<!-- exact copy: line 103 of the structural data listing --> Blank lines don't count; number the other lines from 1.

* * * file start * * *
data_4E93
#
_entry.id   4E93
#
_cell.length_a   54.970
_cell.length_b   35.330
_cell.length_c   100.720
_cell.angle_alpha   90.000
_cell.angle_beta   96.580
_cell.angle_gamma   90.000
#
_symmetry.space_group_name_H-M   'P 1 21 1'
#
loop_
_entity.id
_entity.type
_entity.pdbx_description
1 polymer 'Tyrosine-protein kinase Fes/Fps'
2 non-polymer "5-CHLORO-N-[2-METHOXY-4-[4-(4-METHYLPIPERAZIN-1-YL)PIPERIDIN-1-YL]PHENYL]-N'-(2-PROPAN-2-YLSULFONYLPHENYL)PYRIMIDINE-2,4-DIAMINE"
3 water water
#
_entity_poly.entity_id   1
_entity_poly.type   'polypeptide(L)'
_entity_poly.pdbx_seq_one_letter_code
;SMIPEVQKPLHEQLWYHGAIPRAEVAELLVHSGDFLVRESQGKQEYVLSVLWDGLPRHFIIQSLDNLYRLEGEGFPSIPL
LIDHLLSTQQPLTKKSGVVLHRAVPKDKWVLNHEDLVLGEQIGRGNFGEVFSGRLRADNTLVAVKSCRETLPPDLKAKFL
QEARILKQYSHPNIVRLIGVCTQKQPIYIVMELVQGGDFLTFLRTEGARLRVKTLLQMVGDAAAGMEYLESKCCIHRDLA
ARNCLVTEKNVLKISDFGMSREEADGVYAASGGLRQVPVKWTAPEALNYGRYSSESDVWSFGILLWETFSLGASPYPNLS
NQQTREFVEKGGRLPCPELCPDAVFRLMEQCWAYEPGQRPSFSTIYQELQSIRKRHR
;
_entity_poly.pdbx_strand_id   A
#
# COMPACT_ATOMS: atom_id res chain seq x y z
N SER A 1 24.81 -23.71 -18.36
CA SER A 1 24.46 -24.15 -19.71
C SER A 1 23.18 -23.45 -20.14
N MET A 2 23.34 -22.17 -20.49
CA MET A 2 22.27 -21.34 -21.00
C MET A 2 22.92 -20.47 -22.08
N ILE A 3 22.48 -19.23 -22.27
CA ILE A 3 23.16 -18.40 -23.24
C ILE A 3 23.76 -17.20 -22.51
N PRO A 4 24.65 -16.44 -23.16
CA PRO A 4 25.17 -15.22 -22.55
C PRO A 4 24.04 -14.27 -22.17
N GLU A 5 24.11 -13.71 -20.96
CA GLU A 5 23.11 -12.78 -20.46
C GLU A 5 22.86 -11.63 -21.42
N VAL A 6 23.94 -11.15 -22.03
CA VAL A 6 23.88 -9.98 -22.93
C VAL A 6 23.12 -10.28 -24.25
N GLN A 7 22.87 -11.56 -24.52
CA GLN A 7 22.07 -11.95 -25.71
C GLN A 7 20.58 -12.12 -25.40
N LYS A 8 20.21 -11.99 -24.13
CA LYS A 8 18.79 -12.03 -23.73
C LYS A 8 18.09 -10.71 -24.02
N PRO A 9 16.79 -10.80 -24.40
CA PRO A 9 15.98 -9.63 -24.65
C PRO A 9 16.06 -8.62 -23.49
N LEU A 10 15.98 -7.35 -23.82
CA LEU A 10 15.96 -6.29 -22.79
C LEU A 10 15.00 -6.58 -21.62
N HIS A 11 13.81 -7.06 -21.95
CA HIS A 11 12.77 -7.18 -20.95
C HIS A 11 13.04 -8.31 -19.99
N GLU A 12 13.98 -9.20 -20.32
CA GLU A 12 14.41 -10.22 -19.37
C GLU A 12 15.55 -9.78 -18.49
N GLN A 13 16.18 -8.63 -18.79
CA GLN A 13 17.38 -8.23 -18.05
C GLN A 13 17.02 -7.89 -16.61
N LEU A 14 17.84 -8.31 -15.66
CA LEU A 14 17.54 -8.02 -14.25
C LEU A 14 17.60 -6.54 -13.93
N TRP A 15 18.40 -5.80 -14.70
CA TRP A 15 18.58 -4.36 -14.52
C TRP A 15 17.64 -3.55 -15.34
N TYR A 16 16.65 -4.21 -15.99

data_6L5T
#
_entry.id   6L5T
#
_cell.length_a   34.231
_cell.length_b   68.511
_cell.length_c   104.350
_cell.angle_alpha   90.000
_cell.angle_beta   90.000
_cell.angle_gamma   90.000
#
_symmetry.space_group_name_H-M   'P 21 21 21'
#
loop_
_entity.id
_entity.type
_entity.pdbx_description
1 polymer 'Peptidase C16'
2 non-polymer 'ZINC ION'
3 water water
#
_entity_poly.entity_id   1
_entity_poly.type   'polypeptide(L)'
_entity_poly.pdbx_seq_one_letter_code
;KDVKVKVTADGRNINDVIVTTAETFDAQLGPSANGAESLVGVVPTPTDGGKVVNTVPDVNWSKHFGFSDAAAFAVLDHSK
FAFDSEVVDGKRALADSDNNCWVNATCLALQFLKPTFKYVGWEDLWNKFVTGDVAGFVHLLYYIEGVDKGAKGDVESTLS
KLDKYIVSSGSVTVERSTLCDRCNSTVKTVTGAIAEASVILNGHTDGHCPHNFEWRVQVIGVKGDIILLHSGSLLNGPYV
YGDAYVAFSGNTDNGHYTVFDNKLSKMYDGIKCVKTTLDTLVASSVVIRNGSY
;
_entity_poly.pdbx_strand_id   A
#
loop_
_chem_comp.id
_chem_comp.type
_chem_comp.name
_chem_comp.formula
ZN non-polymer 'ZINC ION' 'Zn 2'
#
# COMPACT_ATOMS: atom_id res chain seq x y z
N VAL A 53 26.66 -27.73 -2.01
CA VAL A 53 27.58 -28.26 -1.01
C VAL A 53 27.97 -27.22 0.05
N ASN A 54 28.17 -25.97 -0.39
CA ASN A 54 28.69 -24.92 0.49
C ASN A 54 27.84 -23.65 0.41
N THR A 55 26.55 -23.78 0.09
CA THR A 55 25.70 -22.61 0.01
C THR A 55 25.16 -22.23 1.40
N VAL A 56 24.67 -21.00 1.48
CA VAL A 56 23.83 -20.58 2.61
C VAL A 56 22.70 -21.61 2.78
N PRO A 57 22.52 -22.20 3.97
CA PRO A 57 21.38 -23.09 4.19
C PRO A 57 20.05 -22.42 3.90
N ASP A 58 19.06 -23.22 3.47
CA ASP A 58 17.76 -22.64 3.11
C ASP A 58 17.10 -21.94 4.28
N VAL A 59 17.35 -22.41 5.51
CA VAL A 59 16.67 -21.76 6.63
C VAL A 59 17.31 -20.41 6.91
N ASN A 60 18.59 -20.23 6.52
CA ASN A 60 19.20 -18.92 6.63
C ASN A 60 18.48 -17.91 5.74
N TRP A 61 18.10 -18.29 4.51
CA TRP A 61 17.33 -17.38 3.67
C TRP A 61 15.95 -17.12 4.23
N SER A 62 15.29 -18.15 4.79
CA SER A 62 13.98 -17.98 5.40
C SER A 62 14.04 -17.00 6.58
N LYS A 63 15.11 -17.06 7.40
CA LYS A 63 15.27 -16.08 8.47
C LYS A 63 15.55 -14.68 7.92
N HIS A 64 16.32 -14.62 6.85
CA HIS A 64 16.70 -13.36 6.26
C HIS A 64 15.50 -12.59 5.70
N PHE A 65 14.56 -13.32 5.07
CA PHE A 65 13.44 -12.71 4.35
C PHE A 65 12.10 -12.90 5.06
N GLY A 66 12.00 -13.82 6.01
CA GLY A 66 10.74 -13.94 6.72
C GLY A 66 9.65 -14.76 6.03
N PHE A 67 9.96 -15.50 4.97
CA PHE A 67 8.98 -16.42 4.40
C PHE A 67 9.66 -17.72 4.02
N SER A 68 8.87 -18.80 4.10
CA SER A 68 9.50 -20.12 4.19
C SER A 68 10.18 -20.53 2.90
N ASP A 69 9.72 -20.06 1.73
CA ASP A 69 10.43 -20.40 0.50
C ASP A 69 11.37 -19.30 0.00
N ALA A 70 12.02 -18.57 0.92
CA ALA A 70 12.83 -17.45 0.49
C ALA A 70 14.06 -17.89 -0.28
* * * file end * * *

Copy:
_entity_poly.pdbx_seq_one_letter_code